It was Father Lemmert who wrote the anonymous letter to the Archdiocese of New York's headquarters in Manhattan in December 1985. It outlined Father Gentile's fondness for having teenage boys join him for ''overnight'' stays at the rectory and ''weeklong vacations.'' The letter's author explained he was afraid of signing his name because of ''reprisals.''

By the following November, Father Lemmert said he felt compelled to take a more personal risk. He said he called Monsignor O'Donnell in the fall of 1996, when he learned that another teenager who had become extremely depressed told authorities that he was abused by Father Gentile.

Father Lemmert says he followed up with a letter on Nov. 7, 1996, to Monsignor O'Donnell naming three other priests who warned Father Gentile to discontinue the unchaperoned overnights. ''It came as a great shock one week later when I learned he was taking four teenagers on a week's vacation to Pennsylvania,'' wrote Father Lemmert. ''Perhaps he had no control over himself.''

Father Lemmert shared a fear as well with Monsignor O'Donnell of what would become of him if Father Gentile believed him to be the whistleblower. He did not have to wait long to find out. On Dec. 2, 1996, Father Gentile wrote to Father Lemmert asking for the return of keys to the church since his services were no longer required. Two days later, Father Gentile again wrote Father Lemmert that it would be ''inappropriate'' for him to attend Mass and sing in the choir. Father Lemmert says he was unable to perform weddings or funerals for parishioners who asked.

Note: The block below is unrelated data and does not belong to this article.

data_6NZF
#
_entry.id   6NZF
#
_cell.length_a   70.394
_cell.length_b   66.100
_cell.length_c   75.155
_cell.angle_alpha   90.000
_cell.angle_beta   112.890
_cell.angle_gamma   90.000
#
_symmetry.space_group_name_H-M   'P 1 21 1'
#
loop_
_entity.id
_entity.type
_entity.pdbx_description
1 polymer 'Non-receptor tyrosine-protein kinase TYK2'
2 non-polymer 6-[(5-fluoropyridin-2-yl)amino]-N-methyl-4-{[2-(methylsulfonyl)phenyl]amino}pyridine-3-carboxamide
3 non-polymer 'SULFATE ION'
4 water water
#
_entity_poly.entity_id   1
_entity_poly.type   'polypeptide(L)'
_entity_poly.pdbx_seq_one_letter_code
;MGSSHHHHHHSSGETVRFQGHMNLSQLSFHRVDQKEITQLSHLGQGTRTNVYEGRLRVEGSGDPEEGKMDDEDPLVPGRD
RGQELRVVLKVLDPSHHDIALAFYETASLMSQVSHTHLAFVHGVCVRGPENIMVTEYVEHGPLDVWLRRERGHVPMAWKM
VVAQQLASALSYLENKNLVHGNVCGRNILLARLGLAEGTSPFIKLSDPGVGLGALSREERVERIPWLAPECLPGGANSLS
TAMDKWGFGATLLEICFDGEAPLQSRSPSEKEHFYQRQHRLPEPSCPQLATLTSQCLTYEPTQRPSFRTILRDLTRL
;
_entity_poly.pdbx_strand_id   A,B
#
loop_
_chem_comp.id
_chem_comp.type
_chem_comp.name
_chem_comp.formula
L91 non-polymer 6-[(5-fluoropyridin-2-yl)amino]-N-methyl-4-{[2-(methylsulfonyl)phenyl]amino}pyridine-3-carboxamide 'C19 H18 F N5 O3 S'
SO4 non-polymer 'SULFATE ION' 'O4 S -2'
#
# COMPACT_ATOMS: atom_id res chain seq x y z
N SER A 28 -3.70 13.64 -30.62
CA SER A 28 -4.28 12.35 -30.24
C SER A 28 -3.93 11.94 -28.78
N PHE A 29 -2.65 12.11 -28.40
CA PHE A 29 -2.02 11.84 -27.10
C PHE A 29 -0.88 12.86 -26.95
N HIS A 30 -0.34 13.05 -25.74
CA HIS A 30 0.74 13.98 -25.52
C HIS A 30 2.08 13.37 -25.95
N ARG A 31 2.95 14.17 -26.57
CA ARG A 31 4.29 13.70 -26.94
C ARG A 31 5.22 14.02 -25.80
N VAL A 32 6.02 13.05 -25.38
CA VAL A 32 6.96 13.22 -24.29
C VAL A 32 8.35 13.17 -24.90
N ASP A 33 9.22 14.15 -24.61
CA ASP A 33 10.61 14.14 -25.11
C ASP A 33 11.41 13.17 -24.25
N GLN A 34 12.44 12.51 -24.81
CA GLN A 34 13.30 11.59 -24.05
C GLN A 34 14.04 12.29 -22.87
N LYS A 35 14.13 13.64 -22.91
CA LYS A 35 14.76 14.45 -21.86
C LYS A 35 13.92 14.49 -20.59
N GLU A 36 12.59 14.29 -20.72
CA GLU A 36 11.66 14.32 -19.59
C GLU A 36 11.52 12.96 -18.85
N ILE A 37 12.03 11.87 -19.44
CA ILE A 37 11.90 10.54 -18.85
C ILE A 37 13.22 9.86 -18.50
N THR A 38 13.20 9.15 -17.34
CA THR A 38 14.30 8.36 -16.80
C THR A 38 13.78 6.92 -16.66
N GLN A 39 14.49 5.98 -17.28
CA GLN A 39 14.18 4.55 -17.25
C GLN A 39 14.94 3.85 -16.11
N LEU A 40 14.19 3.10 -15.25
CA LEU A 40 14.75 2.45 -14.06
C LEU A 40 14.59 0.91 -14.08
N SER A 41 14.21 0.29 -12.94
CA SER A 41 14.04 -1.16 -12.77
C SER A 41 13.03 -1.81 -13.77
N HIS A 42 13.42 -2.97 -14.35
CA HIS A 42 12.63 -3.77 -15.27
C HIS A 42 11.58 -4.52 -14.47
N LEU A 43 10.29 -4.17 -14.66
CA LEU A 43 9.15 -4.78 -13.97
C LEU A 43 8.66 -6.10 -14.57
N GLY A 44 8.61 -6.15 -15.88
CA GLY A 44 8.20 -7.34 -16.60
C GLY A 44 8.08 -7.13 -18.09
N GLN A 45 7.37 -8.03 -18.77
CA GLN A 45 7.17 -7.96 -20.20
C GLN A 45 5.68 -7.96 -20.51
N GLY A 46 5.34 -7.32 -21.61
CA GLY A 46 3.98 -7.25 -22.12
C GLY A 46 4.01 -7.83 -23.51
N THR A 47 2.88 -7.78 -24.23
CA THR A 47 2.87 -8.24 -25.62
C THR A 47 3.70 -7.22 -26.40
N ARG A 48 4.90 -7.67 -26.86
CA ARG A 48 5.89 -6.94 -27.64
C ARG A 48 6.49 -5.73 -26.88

He had become a chaplain at the prison in Ossining the year before, and so had a place to worship and a job. Still, Father Lemmert said, ''I couldn't step foot in the church.'' Only recently, with the arrival of a new pastor at Holy Name of Mary, has he felt welcome again.

When Joseph Zwilling, a spokesman for the Archdiocese of New York, was asked about the Nauheimer case, he said he had few answers.

The most he could do, he said, was to confirm that Father Gentile's status in the church had not changed. He is in good standing.